HSBC Curbs Mortgage Offering to Chinese Citizens in U.S.

NEW YORK/VANCOUVER (Reuters) -
Skyscrapers at Hong Kong's central business district (L-R) AIA Central, CCB Tower, Bank of China Tower, City Hall (in red), Cheung Kong Centre, HSBC headquarters and Standard Chartered Bank are seen behind a net near a construction site moments after sunset in this June 10, 2014 file photo. Chinese stock investors are finally seeing value in domestic shares, but there's a twist: instead of wading back onto battered onshore exchanges, they've gone shopping for bargains in Hong Kong. REUTERS/Bobby Yip/Files
Skyscrapers in Hong Kong’s central business district (L.-R.): AIA Central, CCB Tower, Bank of China Tower, City Hall (in red), Cheung Kong Centre, HSBC headquarters and Standard Chartered Bank are seen behind a net near a construction site moments after sunset in this 2014 file photo. (Reuters/Bobby Yip/Files)

Europe’s biggest lender, HSBC, will no longer provide mortgages to some Chinese nationals who buy real estate in the United States, a policy change that comes as Beijing is battling to stem a swelling crowd of citizens trying to get money out of China.

An HSBC spokesman in New York told Reuters on Wednesday that the new policy went into effect last week, roughly a month after China suspended Standard Chartered and DBS Group Holdings Ltd from conducting some foreign exchange business, and that authorities try to limit capital outflows.

China’s stock market slump, slowing economic growth and weak real estate prices have encouraged Chinese individuals and companies to try to shift money offshore for higher returns, a headache for Beijing as the capital outflows undermine efforts to prop up the yuan and domestic investment.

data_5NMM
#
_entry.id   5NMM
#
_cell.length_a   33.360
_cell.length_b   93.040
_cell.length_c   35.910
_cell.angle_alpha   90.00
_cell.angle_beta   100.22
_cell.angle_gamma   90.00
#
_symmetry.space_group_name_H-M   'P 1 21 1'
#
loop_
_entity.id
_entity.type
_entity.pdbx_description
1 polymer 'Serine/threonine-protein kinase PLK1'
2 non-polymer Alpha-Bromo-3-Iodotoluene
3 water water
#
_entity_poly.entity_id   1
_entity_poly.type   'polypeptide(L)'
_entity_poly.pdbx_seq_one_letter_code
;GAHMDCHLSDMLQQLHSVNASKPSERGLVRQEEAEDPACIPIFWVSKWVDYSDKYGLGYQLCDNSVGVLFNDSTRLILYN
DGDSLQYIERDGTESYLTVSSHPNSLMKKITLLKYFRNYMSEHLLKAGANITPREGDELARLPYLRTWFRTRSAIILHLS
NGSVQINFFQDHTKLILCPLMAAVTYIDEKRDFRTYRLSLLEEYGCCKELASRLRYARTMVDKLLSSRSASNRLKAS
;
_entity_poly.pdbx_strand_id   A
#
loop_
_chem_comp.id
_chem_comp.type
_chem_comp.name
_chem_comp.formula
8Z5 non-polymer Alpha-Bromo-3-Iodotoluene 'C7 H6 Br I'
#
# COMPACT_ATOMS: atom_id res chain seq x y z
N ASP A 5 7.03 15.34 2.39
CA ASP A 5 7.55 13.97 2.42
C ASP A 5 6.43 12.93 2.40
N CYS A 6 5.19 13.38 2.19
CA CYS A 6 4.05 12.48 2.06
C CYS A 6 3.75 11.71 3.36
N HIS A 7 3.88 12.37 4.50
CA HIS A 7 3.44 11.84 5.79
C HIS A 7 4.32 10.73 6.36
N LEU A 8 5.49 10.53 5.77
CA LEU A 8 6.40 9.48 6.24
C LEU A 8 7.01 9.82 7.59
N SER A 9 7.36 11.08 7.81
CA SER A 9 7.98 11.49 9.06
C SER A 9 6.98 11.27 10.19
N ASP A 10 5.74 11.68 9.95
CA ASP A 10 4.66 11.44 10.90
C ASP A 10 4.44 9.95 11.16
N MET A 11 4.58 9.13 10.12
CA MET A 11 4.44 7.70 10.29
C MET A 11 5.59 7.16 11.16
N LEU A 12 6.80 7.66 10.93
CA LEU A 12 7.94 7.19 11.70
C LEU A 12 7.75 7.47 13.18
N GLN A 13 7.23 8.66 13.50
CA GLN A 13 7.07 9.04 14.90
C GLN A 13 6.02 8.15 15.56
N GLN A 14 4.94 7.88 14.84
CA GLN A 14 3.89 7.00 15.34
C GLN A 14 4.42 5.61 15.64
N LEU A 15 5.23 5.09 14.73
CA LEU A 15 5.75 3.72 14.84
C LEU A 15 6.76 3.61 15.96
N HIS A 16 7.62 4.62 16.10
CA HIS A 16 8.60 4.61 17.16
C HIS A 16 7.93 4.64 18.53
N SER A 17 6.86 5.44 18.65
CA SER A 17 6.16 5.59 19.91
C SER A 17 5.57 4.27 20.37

Realtors of luxury property in cities like New York, Los Angeles, and Vancouver, said more than 80 percent of wealthy Chinese buyers have ties to China.

In the United States, real estate agents and regulators say Chinese buyers often prefer to buy property in cash and they are the biggest foreign buyers.

Data from the country’s National Association of Realtors shows they bought $28.6 billion of property in 2015, up from $22 billion in 2014.

HSBC declined to clarify which clients would be affected by the change beyond describing the policy as impacting some Chinese nationals.

Luxury homes news site Mansion Global, which first reported the HSBC policy change, said it would affect Chinese nationals holding temporary visitor ‘B’ visas if the majority of their income and assets are maintained in China.

In Vancouver, an HSBC spokeswoman said HSBC’s Canadian arm already had similar policies in place and was actively reviewing those policies in the context of the local regulatory environment to determine if and what changes are necessary.

She added that the bank has a very conservative risk appetite and favors customers with strong ties to Canada, or who are building strong ties to Canada.

China’s State Administration of Foreign Exchange said late last year it would soon launch a system to monitor foreign exchange businesses at banks and put people who tried to buy more foreign currency than is allowed on a watch list. The maximum allowed is $50,000 a year in foreign currency, it said.

“HSBC fully complies with all applicable regulations in the markets in which it operates and constantly reviews its policies to protect its customers and support the orderly and transparent operation of financial markets,” a statement from the London-based bank said.

HSBC’s pivot away from lending to some Chinese nationals abroad comes as other international banks clamor to lend more to wealthy Chinese.

The Royal Bank of Canada scrapped its C$1.25 million cap on mortgages to borrowers with no local credit history last year in a bid to tap into surging demand for financing from wealthy immigrant buyers.

A spokeswoman representing RBC in Hong Kong was not immediately able to comment on the bank’s Canadian business.